Example 3: Securing Data Through Books
This topic provides one example of how Oracle CRM On Demand calculates the access rights of users.
In this example, a company uses custom books to organize its data by territory. Two books are used in this example: South West and East.
The South West book has three members:
All users in the South West book have the Read-Only access profile on their book role.
The East book has three members:
All users in the East book have the Read-Only access profile on their book membership record.
When any of the users creates an account or opportunity record, an automated (workflow) process assigns the appropriate book to the record. It assigns the book based on the territory attribute of the record.
All of the users have the Sales Rep role. They can create new accounts and opportunities. They can see all account and opportunity records in their territory, but not in other territories.
The following table shows the record-type settings on the Sales Rep role.
All of the users have full control over the accounts and opportunities that they create, but they have restricted rights on records that they do not own. The Sales Rep role requires two access profiles: an owner access profile and a default access profile.
The following table shows the settings for the Sales Rep Owner Access Profile.
The following table shows the settings for the Sales Rep Default Access Profile.
NOTE: For all primary record types that support books, the relationship with the Books related record type is a one-to-child relationship.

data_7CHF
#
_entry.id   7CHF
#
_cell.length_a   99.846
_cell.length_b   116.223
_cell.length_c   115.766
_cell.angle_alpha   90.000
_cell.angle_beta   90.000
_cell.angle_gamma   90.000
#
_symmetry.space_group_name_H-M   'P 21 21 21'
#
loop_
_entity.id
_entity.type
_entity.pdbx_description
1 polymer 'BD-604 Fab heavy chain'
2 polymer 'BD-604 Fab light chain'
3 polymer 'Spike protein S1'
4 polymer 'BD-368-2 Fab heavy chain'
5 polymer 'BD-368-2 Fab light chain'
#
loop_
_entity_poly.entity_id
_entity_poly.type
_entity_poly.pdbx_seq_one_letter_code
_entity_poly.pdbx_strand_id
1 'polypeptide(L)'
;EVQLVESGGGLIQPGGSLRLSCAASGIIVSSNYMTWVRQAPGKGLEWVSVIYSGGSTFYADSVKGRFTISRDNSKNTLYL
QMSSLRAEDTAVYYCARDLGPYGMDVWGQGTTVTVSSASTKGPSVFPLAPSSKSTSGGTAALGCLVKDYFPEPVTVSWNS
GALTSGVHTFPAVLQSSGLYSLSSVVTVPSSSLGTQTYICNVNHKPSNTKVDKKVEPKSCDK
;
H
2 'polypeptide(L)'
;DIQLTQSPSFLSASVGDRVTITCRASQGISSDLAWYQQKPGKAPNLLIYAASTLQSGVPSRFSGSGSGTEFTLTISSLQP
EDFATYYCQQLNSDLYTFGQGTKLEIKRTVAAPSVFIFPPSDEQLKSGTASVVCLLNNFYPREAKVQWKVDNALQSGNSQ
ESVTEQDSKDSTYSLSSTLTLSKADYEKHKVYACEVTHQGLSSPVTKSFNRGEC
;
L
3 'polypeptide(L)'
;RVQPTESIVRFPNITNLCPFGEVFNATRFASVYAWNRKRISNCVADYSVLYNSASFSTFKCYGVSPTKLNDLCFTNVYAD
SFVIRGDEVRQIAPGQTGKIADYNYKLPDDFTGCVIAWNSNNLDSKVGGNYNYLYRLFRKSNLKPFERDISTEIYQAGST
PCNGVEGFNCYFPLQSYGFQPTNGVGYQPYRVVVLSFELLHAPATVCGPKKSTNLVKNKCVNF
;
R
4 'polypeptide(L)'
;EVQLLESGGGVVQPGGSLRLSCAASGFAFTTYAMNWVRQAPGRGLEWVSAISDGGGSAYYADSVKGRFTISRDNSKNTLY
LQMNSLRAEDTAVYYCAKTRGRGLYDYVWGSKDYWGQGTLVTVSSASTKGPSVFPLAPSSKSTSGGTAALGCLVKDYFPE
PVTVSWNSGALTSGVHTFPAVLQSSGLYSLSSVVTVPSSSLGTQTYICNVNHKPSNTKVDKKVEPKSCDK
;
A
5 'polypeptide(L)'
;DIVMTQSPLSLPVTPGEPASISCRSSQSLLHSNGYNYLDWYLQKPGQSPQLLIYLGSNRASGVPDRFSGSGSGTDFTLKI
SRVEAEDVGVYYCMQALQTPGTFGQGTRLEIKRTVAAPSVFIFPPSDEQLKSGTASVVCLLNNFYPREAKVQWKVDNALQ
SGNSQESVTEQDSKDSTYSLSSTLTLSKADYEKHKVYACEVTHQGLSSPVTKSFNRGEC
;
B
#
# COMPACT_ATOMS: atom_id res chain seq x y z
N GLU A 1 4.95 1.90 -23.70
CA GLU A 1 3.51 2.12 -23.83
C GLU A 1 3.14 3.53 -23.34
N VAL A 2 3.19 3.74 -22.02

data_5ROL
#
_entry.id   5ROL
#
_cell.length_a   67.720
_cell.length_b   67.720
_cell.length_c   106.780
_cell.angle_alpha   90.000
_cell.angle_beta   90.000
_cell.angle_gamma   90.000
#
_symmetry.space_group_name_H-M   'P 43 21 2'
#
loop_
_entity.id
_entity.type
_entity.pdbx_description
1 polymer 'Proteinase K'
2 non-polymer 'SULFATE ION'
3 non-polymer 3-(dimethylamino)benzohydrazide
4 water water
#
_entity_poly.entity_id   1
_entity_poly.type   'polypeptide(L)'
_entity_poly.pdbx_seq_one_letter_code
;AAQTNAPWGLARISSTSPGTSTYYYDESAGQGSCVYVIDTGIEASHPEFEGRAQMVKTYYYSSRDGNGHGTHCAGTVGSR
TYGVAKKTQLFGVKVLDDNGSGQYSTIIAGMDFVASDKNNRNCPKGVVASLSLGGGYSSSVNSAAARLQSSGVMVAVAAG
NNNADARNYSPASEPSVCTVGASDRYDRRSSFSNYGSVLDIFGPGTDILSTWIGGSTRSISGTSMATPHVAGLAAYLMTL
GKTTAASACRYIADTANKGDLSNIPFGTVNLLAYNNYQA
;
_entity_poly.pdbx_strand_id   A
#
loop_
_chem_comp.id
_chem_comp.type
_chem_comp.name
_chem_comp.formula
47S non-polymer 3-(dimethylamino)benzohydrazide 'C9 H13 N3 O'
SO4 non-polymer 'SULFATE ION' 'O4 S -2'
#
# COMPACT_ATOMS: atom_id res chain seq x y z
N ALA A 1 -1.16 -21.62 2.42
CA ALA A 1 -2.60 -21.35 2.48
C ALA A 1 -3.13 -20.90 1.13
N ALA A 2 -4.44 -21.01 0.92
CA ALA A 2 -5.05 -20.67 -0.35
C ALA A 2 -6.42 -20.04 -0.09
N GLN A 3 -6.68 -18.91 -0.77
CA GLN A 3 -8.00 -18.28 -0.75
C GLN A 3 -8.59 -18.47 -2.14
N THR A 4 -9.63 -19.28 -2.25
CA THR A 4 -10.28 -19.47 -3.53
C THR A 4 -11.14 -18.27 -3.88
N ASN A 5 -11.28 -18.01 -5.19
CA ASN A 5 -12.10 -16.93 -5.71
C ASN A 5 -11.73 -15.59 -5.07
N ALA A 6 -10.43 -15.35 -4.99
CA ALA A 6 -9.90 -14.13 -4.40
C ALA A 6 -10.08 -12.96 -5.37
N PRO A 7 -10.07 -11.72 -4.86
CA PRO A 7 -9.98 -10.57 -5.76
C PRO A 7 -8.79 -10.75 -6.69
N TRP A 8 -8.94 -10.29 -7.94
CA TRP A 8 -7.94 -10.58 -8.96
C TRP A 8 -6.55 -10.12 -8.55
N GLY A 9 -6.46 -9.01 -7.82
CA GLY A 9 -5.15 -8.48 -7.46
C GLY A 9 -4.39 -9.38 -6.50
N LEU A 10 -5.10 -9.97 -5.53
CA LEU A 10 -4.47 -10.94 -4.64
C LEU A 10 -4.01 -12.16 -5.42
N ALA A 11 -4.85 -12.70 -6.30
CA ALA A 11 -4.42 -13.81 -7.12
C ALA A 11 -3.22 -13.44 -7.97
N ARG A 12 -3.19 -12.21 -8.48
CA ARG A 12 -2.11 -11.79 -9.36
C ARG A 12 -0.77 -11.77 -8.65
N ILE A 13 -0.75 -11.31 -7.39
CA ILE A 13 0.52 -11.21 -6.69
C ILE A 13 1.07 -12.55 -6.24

In this example, it is assumed that the Enable Parent Team Inheritance check box is deselected on the company profile. For more information about the Enable Parent Team Inheritance check box, see About Access Propagation Through Team Inheritance.
When Amanda Jacobsen views the list of the accounts in her company, she can see the accounts in the South West book and the accounts she owns. She cannot see any other accounts.
The following table shows the records Amanda sees when she clicks the Account 1 account name to drill down on the record. For this example, only the relevant fields and columns are shown.
Amanda can see two opportunities because those opportunities are in the South West book, where she is a member. All other members of the South West book can see those opportunities.
Jonathan Hope is a member of the East book. When Jonathan signs in to Oracle CRM On Demand, he can also see Account 1, because he owns the account. However, he cannot see any opportunities that are related to Account 1, but which he does not own. The Inherit Primary access level on the Opportunities related record type on accounts provides this security.
Rick Rogers and Raj Kumar, who are members of the East book, cannot see the Account 1, Opportunity X, or Opportunity Y records. They cannot see the account because it is not in the East book, and their role prevents them from seeing account records that they do not own. Similarly, they cannot see Opportunity X or Opportunity Y because these opportunities are not in the East book, and their role prevents them from seeing opportunities they do not own.
Amanda cannot modify the Opportunity Y, which is owned by David Bloom. This is because of the following:
Therefore, Amanda’s access level to Opportunity Y is Read-Only.
See the following topics for additional examples:
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